Review: Dragon Age: Origins

Hearing the term "RPG" more than likely brings games such as Tales of Vesperia, Persona or, for some of you, Fallout 3 to mind. Not since the earliest days of this current console generation and a little game called The Elder Scrolls IV: Oblivion have we seen a fantasy role-playing game of this caliber rooted in swords and sorcery you'd find in The Lord of the Rings, Dungeons & Dragons or even World of Warcraft.

The long wait for a true successor to the fantasy throne ends today with the arrival of Dragon Age: Origins. The latest title from Mass Effect and Star Wars: Knights of the Old Republic developer BioWare is a testament to the company's mastery of the art of building the worlds, characters and stories that constitute a "classic" -- and that's exactly what this excellent experience is.
%Gallery-28224% I have to admit, I really didn't see this one coming. Sure, I knew BioWare was making a new fantasy RPG, but as someone whose experience with that genre goes back to the early days of personal computers, I didn't really think a tale of dragons, demons, magic and mighty armies could still manage to grab me the way Oblivion did. Not even two hours into Dragon Age, I realized my life was now its to do with what it pleased. I was hooked. From its earliest moments, BioWare managed to have me caring about my character, the NPCs, the world and what was going to happen next.

Not even two hours into Dragon Age, I realized my life was now its to do with what it pleased.

Though I spent the majority of time playing as a Dalish Elf, I knew I couldn't properly review the game without experiencing the titular origin stories of its other races, classes and backgrounds. As it turned out, they were all just as engaging, and while they all tread the same ground for the main quest, more or less, the subtleties of their origins, racial backgrounds and place in the world led to plenty of new quests and new interactions. By my calculations, what's roughly a 40-hour quest played straight through would be worth playing five more times (or more).

But that implies you're able to walk away from your first adventure which, as of this writing, I still haven't been able to do. The number of interactions, sub-quests, gear, weapons and the like that the game's world holds is simply staggering.

The combat is scalable to allow -- on one end of its spectrum -- the real-time clashes of WoW with a "scripting" system for NPC actions (i.e. "If companion characters are below 50% health, cast heal" for mages) that's very reminiscent of Final Fantasy XII's Gambit setups. On the other end, the battles become highly tactical, requiring plenty of pausing the action to plan (what you hope) is the next, best move.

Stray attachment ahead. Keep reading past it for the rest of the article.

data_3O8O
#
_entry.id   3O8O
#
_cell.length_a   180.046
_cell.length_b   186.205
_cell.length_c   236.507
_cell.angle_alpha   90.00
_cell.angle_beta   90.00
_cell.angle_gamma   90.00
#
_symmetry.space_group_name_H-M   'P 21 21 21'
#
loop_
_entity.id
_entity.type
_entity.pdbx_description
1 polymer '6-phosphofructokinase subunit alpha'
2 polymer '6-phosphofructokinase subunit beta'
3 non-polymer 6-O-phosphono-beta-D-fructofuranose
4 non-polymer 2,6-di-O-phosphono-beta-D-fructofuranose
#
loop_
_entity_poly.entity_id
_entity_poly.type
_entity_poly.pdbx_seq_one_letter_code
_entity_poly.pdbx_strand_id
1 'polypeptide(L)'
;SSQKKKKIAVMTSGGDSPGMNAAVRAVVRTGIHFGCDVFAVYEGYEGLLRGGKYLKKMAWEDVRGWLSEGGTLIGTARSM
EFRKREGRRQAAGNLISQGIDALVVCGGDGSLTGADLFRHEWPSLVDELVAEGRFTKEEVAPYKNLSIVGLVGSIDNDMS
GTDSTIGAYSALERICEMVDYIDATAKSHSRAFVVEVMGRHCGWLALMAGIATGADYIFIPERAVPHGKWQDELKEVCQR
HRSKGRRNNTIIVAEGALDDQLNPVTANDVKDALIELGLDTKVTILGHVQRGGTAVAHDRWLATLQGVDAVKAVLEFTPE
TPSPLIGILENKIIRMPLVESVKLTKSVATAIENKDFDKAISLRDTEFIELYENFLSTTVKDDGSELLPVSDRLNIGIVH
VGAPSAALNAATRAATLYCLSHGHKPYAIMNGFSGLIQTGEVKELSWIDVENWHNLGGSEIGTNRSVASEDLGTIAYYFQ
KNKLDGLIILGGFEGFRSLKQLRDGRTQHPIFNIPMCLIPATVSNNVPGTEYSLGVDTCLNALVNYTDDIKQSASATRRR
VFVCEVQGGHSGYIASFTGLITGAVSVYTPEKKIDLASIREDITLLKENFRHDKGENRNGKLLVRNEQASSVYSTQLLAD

The sheer variety of weapons, items, talents and other tweak-able areas of customization in combat are simply too vast to describe in detail. You can tell that BioWare worked hard to balance the core gameplay in such a way that a newcomer to the genre won't feel intimidated, but a seasoned veteran can spent hours just piecing together the perfect weapon/gear loadout, crafting items and reading the seemingly endless codex entries written about the incredibly realized world.

I can't say that the visuals are particularly amazing; they're just good, with some really nice highlights in the case of armor and enemy design -- they're evil and look it. The story is superbly told, with interesting NPCs and dialog that's well-written, funny at just the right moments and solidly delivered by a cast of many voice-over actors (none of Oblivion or Fallout 3's small cast of pitch-shifted VO artists here!). The conversation choices have allowed me to be benevolent at times, snide at others or not particularly invested in some situations. There's no tracking of character alignments (i.e. "Did that dialog choice just make me more evil?") but I've seen the choices I've made accumulate and affect the plot and world in ways both subtle and significant.

The console interface, with its radial menus, seems like a best effort at making a "PC-style" RPG work with a controller.

Though I'm playing the Xbox 360 version, for the record, I know enough about the interface differences between the two to know that I'd choose the PC version if given the option. The console interface, with its radial menus, seems like a best effort at making a "PC-style" RPG work with a controller. It's frustrating when something I know should take a mouse click requires diving layers deep into menus I could only navigate at a certain pace, because of all the clumsy bumper and thumb stick movement I had to put up with. It doesn't seriously inhibit the experience, but I just couldn't help but feel there could have been a more elegant (or, at least, faster) solution.

Like me, you might not have Dragon Age: Origins on your list of definite must-buys and potential game of the year candidates, but I'm here to tell you that you should. It's a glowing example of the RPG genre done very right -- and an experience you'll still be finding surprising, memorable moments in for months to come.

A copy of Dragon Age: Origins was sent to us by EA. This review is based on the Xbox 360 version of the game.

This article was originally published on Joystiq.